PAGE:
Beginning Wirework for Jewelry Making

Lesson 2 of 7

Assmbling the Ear Wire

 

Beginning Wirework for Jewelry Making

Lesson 2 of 7

Assmbling the Ear Wire

 

Lesson Info

Assmbling the Ear Wire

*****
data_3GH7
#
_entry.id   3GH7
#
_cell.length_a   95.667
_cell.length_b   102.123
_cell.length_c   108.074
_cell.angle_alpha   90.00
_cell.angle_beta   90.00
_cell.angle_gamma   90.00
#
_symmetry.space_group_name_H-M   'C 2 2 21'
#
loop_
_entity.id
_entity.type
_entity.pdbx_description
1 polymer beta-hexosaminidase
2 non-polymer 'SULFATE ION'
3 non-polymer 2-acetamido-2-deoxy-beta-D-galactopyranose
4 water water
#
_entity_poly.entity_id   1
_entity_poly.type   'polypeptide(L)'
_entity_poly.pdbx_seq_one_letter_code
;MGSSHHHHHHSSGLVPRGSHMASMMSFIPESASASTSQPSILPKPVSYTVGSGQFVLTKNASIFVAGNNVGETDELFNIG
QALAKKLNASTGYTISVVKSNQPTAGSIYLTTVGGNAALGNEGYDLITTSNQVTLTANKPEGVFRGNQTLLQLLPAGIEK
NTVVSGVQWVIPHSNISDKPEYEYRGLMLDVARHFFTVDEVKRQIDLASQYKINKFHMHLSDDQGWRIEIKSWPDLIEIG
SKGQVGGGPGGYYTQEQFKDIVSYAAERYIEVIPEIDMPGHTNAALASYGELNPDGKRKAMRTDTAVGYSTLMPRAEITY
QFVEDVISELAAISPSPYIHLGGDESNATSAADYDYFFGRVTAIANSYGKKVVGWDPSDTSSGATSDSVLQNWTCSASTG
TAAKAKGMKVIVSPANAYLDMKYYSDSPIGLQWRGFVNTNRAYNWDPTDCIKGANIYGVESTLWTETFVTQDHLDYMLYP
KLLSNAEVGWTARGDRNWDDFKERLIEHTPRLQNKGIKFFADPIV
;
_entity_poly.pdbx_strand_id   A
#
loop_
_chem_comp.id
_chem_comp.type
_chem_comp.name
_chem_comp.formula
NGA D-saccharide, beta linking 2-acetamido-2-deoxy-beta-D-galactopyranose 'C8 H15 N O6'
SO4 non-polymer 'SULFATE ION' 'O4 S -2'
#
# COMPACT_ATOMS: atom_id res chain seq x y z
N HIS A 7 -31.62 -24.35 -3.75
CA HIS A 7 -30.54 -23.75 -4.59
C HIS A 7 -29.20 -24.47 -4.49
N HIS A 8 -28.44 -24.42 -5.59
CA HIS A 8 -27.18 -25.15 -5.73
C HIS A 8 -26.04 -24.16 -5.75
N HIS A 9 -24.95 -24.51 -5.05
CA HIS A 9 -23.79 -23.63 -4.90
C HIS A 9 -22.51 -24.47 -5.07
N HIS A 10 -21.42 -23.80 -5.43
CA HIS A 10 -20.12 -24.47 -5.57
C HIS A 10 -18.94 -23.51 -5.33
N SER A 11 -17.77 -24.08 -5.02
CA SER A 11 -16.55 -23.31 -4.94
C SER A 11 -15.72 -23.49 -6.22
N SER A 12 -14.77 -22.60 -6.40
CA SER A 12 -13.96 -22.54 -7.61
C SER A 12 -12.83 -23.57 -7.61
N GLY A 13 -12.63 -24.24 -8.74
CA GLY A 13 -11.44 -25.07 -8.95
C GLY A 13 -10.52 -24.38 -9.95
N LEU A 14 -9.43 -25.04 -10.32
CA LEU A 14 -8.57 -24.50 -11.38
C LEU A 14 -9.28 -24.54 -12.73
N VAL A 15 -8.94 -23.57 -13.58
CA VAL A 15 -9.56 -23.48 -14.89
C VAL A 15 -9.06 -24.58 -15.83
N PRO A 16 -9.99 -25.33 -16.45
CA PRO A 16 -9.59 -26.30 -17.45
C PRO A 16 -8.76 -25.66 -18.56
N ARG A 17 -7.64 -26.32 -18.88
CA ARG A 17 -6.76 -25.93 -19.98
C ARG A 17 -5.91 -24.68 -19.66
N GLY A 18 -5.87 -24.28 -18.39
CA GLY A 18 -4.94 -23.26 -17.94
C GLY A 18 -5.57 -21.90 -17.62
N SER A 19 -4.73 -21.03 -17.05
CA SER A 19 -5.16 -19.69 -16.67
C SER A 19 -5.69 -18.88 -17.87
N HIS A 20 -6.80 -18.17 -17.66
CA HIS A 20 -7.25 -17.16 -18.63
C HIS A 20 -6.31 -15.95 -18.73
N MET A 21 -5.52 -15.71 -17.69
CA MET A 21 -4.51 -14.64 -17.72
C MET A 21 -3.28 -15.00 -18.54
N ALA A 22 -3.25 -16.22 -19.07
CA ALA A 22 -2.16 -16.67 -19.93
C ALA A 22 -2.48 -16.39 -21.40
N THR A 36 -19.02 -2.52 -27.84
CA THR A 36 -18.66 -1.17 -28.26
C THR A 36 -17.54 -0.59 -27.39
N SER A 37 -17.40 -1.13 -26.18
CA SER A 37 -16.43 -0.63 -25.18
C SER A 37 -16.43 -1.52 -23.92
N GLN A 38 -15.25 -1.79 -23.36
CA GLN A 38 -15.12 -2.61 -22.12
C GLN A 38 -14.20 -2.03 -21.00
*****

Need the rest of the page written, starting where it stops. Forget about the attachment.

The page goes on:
So your wires a twenty gauge metal, which is point eight millimeters, is a comfortable thickness of wired to go through the ear. You don't really want to go thicker some people, that eighteen gauge, which is one millimeter, some people's ears can handle that, but it's, not comfortable for everybody and going thinner is just a little too thin, so twenty gauge is what you want to use, so this is a strip of twenty gauge and then there's also preference of what I'm going to show is how to make, like a very simple loop the end french wire hearing that some hearings will the post french wire your hook, I guess, and then this is a post that I make so that these hearings can do the same thing that can move around like this. So I'm essentially making the little loop here is, well, there you go, right with the post coming off of it, and this way these sticks that are hanging off can can move as you're wearing them as well. So I'm going to show you how to do both of those so that you have the opt...